There’s big differences, though, too.  Both require revision, sure, but poems are generally short little things.  Mine in particular tend to never go over a page and a half, whereas my fantasy manuscripts tend to be four hundred pages or longer.  Poetry has a wonderful immediacy that I love, but I also have a soft spot for the kind of narrative weaving and the big, page-by-page polishing that comes with long form fiction.

One final thing I’d say, if you’ll permit me, is to advise writers (established and aspiring, alike) to put as many tools in the toolbox as they can.  Find writers you like in all genres.  Read them often.  Just as poetry can add music to stories, a working knowledge of prose can add a wonderful accessibility to poetry.  And of course, other art forms—from other genres of writing to different forms of expression like music, photography, and painting—can be part of the process, too.  I hope this doesn’t sound pretentious (feel free to kick me if it does) but in a sense, I think writers should see themselves less as writers and more as artists, using whatever medium suits the purpose of the day.  

About the Author:


"Ladies, please.  You can BOTH marry me."

Michael Meyerhofer grew up in Iowa where he learned to cope with the unbridled excitement of the Midwest by reading books and not getting his hopes up, Probably due to his father’s influence, he developed a fondness for Star Trek, weight lifting, and collecting medieval weapons. He is also addicted to caffeine and the History Channel.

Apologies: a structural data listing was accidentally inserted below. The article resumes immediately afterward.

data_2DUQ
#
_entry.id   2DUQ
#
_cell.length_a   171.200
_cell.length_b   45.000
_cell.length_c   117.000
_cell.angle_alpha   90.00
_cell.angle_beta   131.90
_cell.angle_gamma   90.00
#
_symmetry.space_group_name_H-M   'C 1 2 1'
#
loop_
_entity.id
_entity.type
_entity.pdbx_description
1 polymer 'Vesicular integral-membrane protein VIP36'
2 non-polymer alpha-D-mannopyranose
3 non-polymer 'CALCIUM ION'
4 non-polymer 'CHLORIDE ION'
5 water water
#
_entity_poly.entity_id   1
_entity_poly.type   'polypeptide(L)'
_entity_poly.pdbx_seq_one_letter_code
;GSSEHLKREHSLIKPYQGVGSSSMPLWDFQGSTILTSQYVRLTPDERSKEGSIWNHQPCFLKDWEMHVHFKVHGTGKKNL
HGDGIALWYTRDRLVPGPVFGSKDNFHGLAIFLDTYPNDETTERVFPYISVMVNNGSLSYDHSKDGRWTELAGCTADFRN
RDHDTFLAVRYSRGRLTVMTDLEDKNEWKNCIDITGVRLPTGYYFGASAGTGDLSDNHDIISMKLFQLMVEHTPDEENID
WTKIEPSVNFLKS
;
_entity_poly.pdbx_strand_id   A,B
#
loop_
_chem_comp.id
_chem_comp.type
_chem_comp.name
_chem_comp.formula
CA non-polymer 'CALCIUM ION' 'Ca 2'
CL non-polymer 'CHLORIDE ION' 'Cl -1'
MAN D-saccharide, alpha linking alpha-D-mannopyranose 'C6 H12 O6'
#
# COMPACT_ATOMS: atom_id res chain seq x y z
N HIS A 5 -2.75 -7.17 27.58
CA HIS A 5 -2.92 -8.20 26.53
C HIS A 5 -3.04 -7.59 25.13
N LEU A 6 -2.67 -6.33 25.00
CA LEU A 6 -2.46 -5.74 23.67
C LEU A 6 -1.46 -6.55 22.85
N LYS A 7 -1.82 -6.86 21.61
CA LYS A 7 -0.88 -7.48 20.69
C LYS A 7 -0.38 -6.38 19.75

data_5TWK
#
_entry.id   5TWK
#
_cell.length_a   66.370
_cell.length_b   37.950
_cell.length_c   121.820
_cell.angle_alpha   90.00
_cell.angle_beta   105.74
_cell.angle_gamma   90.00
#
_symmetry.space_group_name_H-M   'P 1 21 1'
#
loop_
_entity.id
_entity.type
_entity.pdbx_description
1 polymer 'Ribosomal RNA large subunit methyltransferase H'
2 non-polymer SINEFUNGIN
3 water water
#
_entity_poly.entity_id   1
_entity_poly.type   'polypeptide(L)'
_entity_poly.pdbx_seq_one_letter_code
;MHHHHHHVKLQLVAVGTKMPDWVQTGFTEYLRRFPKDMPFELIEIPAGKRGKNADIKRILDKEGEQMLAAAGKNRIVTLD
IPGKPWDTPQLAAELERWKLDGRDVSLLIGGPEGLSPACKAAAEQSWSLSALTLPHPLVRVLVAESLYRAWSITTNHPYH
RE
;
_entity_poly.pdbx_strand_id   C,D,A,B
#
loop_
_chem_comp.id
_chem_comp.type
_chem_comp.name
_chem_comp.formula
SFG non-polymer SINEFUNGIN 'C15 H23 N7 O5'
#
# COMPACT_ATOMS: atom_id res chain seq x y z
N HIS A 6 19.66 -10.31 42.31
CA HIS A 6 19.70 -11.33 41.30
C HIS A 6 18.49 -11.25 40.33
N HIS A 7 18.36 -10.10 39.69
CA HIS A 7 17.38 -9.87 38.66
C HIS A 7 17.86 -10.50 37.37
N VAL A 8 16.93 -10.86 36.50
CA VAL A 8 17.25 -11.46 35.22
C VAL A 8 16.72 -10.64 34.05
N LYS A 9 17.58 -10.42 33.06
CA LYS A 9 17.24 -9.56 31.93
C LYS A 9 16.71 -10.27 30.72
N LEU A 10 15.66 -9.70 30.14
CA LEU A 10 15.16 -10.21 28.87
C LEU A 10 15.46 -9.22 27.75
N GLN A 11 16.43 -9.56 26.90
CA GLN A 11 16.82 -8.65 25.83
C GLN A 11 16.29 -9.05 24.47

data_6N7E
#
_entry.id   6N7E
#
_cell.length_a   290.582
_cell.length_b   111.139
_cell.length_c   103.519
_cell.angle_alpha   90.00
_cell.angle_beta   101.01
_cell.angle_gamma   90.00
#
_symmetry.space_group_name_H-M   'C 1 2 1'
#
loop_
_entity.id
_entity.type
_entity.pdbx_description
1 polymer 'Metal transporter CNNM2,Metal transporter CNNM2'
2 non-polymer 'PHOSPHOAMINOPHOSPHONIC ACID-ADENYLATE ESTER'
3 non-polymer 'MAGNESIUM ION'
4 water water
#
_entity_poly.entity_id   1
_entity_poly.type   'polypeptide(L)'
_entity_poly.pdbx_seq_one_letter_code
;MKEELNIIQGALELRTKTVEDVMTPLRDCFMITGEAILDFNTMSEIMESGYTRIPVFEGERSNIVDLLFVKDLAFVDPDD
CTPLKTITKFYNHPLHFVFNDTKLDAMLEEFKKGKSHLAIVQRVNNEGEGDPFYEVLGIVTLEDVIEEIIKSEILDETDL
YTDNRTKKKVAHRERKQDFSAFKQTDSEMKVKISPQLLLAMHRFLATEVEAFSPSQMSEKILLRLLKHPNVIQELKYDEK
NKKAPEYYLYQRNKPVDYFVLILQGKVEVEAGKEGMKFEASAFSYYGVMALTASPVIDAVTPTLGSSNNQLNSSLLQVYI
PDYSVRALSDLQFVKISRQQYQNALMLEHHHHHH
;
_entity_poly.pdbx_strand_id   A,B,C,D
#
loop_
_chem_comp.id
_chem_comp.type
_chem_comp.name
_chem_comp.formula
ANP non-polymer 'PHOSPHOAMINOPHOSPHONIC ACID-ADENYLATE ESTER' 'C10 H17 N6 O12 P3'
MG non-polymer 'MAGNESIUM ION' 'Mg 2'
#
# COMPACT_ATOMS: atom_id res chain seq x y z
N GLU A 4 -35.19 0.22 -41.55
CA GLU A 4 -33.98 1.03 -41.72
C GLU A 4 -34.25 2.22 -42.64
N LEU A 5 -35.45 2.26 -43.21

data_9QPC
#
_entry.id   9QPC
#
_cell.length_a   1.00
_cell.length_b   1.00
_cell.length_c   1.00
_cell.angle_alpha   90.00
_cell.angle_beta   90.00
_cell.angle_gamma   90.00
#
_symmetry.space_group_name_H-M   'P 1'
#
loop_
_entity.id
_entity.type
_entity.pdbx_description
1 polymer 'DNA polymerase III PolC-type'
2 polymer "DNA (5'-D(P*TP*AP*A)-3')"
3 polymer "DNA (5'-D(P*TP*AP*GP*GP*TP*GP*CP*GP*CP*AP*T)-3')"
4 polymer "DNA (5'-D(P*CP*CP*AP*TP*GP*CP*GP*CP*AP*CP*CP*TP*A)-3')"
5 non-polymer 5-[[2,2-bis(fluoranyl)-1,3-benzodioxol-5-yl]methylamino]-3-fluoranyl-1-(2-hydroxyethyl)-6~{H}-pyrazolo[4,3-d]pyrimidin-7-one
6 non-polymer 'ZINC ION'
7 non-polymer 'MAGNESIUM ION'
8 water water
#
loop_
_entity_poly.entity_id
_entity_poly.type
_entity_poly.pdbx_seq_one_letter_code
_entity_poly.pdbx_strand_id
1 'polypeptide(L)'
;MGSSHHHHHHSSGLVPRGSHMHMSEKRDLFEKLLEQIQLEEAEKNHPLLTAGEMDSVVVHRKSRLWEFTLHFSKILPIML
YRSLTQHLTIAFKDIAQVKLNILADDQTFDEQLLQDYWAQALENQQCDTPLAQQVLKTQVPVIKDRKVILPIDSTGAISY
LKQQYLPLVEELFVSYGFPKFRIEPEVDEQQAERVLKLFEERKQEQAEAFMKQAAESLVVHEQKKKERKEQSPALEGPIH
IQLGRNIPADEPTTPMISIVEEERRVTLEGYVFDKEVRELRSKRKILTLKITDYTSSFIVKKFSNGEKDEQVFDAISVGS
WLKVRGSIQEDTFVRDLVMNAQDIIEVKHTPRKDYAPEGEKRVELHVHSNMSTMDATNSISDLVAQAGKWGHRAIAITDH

Michael Meyerhofer’s third poetry book, DAMNATIO MEMORIAE, won the Brick Road Poetry Book Contest.  His previous books of poetry are BLUE COLLAR EULOGIES (Steel Toe Books, finalist for the Grub Street Book Prize) and LEAVING IOWA (winner of the Liam Rector First Book Award).

He has also published five chapbooks: PURE ELYSIUM (winner of the Palettes and Quills Chapbook Contest), THE CLAY-SHAPER'S HUSBAND (winner of the Codhill Press Chapbook Award), REAL COURAGE (winner of the Terminus Magazine and Jeanne Duval Editions Poetry Chapbook Prize), THE RIGHT MADNESS OF BEGGARS (winner of the Uccelli Press 3rd Annual Chapbook Competition), and CARDBOARD URN (winner of the Copperdome Chapbook Contest).

Individual poems won the Marjorie J. Wilson Best Poem Contest, the Laureate Prize for Poetry, the James Wright Poetry Award, and the Annie Finch Prize for Poetry.  He is the Poetry Editor of Atticus Review.  His work has appeared in a number of journals including Ploughshares, Hayden’s Ferry Review, North American Review, River Styx, and Asimov’s Science Fiction Magazine.

Visit Michael’s Blog: Trouble with Hammers
Or follow him on Twitter and Facebook.

Synopsis of WYTCHFIRE:

In a land haunted by the legacy of dead dragons, Rowen Locke has been many things: orphan, gravedigger, mercenary. All he ever wanted was to become a Knight of Crane and wield a kingsteel sword against the kind of grown horrors his childhood knows all too well.

But that dream crumbled—replaced by a new nightmare.

War is overrunning the realms, an unprecedented duel of desire and revenge, steel and sorcery. And for one disgraced man who would be a knight, in a world where no one is blameless, the time has come to decide which side he’s on.

Excerpt from WYTCHFIRE